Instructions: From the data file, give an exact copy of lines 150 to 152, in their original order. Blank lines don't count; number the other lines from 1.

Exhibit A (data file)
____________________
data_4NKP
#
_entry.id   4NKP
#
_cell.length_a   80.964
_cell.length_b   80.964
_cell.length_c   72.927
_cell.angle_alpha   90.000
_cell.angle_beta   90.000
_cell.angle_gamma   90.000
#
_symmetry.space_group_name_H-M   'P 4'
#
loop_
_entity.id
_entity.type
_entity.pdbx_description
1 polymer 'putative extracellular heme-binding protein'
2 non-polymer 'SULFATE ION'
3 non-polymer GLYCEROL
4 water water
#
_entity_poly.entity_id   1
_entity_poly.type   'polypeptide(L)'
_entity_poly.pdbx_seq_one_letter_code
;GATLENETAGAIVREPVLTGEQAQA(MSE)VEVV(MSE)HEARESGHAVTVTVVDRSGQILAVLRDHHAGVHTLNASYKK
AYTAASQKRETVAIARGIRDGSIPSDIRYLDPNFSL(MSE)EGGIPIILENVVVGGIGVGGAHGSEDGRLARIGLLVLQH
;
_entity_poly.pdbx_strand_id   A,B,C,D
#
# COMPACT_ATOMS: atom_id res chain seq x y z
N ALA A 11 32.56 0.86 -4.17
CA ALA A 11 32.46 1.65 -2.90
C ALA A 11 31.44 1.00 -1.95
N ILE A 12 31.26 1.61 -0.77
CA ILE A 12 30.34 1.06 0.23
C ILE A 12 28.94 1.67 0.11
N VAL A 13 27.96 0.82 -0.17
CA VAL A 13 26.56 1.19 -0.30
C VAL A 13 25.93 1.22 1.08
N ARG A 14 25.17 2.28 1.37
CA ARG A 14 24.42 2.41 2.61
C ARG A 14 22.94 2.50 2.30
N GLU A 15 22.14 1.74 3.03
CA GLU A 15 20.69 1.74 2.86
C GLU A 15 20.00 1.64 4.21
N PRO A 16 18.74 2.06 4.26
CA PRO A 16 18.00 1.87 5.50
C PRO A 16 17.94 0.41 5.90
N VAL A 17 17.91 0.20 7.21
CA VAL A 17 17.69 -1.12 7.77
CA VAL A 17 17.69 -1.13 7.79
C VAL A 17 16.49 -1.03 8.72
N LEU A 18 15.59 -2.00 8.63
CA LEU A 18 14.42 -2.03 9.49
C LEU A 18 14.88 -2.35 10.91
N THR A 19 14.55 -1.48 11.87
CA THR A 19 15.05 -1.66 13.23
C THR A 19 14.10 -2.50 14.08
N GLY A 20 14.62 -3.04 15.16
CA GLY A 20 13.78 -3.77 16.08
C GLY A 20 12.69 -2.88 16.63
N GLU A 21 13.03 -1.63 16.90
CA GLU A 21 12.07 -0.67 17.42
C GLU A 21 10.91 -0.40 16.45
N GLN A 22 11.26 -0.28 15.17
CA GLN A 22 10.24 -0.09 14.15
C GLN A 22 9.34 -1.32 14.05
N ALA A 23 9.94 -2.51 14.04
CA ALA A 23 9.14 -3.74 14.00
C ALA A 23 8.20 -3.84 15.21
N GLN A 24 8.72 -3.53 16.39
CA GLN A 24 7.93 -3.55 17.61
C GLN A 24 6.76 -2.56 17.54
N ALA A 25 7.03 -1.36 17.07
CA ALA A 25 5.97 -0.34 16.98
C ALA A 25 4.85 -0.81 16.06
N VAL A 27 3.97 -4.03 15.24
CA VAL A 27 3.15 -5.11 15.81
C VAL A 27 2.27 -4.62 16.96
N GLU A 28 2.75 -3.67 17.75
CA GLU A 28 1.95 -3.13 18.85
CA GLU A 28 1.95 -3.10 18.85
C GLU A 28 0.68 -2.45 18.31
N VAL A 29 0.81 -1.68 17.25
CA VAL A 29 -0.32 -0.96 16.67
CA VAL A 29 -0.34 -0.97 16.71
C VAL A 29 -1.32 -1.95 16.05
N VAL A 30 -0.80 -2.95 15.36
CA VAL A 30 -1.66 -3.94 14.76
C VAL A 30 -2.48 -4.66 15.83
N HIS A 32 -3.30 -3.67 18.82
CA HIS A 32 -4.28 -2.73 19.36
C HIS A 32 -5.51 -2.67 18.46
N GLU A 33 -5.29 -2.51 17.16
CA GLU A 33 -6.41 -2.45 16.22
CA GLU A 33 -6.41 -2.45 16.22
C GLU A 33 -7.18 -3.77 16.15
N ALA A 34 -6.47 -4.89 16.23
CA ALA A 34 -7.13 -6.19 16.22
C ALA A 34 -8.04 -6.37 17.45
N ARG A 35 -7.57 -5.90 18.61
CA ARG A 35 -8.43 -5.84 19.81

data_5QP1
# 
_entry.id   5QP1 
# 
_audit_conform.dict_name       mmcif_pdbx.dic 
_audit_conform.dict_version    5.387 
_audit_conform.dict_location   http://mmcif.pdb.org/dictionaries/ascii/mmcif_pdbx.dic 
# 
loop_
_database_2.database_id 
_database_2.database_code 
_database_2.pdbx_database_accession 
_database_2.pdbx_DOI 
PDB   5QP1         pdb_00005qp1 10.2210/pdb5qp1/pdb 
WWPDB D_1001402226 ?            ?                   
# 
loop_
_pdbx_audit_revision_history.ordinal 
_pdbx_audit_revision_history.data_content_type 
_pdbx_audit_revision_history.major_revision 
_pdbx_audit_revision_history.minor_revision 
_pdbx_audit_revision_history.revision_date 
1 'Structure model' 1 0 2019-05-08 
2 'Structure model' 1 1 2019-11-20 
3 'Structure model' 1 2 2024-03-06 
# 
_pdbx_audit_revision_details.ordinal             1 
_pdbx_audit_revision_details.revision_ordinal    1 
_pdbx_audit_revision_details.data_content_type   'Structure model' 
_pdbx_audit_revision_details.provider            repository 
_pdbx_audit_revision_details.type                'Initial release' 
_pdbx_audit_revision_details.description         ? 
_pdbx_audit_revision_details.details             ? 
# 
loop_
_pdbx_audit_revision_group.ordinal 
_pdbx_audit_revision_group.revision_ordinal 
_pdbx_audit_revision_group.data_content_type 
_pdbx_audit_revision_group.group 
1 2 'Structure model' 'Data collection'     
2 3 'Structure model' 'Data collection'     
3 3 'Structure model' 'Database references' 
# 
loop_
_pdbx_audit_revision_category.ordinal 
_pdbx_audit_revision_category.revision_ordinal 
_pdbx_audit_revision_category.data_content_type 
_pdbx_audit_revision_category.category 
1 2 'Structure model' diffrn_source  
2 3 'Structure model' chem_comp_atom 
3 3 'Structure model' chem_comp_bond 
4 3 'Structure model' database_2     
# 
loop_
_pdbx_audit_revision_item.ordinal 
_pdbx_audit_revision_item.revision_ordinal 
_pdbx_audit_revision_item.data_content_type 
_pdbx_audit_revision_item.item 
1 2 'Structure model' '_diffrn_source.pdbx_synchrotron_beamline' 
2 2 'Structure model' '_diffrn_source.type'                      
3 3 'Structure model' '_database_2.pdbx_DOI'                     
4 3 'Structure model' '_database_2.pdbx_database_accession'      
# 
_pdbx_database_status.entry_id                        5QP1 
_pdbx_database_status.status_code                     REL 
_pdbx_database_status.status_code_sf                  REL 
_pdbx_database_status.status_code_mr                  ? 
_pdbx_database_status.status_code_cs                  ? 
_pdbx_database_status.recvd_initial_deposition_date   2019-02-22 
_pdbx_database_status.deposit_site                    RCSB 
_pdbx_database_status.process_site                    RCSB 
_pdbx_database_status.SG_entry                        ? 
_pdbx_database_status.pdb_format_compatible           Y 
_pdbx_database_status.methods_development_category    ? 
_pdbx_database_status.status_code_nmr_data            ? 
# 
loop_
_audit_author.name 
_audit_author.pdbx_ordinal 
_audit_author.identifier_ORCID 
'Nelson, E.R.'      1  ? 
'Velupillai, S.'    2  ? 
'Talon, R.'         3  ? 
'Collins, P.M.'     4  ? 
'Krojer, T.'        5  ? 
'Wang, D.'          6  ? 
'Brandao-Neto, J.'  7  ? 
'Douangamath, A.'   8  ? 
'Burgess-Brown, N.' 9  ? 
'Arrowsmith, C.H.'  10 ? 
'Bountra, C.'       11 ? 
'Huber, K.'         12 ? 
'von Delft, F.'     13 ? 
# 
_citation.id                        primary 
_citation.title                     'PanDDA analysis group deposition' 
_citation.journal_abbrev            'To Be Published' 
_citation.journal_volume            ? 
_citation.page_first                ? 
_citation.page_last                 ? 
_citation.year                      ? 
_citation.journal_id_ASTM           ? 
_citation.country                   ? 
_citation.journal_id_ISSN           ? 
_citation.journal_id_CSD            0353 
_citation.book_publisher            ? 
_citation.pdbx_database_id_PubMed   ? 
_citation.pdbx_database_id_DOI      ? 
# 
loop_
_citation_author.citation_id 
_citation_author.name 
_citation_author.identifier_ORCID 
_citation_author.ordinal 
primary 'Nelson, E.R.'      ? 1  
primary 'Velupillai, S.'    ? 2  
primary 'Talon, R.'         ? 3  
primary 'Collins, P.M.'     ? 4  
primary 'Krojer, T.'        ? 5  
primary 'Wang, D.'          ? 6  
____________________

_pdbx_audit_revision_category.data_content_type 
_pdbx_audit_revision_category.category 
1 2 'Structure model' diffrn_source  